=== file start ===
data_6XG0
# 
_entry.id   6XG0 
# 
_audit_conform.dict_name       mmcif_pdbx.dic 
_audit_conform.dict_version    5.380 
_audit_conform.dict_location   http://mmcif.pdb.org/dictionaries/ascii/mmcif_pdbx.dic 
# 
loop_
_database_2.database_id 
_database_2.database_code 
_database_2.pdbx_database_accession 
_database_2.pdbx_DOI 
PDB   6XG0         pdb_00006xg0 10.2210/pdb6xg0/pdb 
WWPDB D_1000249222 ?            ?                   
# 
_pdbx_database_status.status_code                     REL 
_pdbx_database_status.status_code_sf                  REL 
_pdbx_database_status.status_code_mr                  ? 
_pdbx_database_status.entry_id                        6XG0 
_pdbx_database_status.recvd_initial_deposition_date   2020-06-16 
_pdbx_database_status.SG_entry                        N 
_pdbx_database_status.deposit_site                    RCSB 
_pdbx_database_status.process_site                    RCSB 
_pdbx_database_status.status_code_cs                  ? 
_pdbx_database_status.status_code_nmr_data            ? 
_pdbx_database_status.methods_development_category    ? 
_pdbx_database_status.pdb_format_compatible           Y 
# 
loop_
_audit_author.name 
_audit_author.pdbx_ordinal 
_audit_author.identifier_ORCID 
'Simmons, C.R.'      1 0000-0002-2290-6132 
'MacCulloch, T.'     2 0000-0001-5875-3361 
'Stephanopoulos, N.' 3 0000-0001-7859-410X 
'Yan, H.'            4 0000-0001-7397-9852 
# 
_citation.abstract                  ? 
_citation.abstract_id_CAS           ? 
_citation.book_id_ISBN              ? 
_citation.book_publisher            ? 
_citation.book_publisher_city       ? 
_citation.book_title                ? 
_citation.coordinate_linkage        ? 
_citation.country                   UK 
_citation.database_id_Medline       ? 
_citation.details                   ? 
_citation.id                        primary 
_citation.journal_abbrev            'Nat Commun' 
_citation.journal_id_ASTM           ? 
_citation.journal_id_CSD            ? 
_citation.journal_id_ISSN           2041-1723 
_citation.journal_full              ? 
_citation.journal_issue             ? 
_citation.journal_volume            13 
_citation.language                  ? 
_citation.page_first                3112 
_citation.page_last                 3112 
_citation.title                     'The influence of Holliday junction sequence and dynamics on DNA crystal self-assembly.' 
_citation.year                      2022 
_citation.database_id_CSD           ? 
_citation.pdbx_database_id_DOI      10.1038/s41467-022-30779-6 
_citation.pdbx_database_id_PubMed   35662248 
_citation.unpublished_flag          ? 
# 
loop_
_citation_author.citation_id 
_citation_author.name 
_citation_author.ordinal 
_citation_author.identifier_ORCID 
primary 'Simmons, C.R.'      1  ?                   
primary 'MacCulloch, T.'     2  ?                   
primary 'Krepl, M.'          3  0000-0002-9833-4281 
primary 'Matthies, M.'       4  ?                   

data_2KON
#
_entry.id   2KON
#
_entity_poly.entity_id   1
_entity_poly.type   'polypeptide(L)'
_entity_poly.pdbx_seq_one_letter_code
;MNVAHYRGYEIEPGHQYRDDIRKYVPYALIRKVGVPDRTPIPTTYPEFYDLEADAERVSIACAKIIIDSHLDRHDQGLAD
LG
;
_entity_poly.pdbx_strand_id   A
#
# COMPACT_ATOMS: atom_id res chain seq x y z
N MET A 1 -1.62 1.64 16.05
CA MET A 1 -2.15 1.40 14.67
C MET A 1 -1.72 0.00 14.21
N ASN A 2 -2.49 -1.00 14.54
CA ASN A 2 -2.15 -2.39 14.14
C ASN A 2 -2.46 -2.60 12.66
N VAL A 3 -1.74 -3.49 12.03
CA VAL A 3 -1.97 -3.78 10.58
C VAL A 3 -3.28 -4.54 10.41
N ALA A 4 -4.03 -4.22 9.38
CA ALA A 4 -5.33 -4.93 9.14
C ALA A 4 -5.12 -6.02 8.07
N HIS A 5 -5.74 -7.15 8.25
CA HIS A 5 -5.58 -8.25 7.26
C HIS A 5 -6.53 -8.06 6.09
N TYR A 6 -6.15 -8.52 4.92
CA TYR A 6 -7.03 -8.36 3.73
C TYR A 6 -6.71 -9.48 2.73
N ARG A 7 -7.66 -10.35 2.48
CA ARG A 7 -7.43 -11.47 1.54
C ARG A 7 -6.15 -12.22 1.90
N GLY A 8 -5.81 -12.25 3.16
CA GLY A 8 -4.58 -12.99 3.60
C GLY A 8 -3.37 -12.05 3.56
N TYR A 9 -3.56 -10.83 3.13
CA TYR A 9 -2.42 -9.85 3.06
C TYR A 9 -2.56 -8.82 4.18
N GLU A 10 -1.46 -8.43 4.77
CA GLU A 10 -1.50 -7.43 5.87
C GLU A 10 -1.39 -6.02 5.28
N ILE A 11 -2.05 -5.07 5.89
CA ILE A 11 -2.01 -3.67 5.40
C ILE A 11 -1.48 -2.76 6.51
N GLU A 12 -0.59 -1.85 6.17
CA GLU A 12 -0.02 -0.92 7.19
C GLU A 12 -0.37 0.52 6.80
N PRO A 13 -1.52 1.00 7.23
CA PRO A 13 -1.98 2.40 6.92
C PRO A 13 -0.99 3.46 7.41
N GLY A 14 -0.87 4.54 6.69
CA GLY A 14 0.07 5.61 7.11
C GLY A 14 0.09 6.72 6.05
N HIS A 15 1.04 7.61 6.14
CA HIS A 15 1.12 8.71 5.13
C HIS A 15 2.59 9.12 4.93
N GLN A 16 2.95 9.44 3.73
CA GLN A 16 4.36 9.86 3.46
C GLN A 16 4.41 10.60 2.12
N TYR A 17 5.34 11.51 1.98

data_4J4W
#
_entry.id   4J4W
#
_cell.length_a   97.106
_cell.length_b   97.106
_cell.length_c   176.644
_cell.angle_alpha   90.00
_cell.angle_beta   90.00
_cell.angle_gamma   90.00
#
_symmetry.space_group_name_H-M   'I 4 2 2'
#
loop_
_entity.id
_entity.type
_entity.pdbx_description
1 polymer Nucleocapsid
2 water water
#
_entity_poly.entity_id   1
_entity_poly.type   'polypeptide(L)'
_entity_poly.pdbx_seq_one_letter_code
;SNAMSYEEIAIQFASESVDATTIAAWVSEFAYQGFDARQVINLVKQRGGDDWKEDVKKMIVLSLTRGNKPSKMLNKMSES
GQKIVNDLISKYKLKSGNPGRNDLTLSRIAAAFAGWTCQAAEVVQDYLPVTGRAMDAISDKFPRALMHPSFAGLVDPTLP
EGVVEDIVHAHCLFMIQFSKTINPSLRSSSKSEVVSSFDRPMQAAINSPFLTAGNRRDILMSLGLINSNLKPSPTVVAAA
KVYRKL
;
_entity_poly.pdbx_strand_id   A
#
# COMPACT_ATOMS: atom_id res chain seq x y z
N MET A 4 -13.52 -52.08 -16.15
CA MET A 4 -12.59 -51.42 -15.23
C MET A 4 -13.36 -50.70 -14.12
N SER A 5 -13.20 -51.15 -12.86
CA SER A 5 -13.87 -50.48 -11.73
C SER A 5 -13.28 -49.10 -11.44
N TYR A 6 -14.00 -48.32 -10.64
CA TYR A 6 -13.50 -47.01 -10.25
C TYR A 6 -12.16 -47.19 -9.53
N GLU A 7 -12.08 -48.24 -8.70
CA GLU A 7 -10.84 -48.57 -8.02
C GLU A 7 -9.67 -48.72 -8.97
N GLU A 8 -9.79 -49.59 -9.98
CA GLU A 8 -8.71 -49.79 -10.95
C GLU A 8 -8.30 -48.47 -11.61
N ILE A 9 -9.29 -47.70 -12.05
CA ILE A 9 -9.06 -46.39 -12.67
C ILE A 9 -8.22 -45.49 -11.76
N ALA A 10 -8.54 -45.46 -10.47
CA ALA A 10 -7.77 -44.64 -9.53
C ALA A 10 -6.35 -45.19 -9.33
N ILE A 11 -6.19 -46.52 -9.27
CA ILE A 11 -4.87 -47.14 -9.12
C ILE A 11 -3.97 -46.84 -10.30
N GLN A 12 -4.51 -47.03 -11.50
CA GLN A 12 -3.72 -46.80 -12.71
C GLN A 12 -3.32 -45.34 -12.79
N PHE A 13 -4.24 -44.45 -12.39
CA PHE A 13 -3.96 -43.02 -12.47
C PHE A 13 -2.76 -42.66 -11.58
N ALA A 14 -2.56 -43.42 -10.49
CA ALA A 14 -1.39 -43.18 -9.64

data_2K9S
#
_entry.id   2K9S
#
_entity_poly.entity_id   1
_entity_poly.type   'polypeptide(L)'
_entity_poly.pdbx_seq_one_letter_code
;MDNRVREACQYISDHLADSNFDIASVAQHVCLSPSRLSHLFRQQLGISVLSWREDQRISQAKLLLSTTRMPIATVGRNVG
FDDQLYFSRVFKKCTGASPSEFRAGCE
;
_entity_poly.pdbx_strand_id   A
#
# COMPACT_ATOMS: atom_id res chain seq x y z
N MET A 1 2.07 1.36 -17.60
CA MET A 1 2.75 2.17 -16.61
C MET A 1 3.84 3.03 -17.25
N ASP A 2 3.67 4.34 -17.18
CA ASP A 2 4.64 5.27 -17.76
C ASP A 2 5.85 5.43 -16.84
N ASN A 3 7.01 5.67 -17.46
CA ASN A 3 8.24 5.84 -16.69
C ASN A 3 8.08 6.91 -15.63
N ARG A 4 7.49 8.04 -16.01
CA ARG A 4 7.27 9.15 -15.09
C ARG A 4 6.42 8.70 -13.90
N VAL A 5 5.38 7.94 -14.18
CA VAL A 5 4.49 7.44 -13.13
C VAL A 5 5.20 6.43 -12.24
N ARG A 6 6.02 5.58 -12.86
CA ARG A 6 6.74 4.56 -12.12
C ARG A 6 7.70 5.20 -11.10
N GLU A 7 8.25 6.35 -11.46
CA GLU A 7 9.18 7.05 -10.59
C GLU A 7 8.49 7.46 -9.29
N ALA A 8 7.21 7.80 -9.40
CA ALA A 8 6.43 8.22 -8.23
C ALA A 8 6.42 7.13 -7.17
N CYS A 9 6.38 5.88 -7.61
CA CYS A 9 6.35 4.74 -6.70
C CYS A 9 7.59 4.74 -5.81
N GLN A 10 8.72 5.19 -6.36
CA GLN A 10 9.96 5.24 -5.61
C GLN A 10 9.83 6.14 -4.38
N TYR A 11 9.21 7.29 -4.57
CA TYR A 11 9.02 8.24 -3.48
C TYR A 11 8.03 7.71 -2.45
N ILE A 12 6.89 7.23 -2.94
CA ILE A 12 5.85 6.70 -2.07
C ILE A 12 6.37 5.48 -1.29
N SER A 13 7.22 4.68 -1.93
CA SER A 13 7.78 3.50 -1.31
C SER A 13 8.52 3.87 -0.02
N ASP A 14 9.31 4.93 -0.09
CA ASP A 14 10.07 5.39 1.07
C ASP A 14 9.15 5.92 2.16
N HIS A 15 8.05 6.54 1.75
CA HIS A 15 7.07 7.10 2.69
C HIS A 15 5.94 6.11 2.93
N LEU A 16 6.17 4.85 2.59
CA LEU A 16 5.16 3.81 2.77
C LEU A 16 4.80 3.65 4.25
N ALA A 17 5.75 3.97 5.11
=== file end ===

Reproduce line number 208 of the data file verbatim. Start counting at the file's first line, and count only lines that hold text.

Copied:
;MDNRVREACQYISDHLADSNFDIASVAQHVCLSPSRLSHLFRQQLGISVLSWREDQRISQAKLLLSTTRMPIATVGRNVG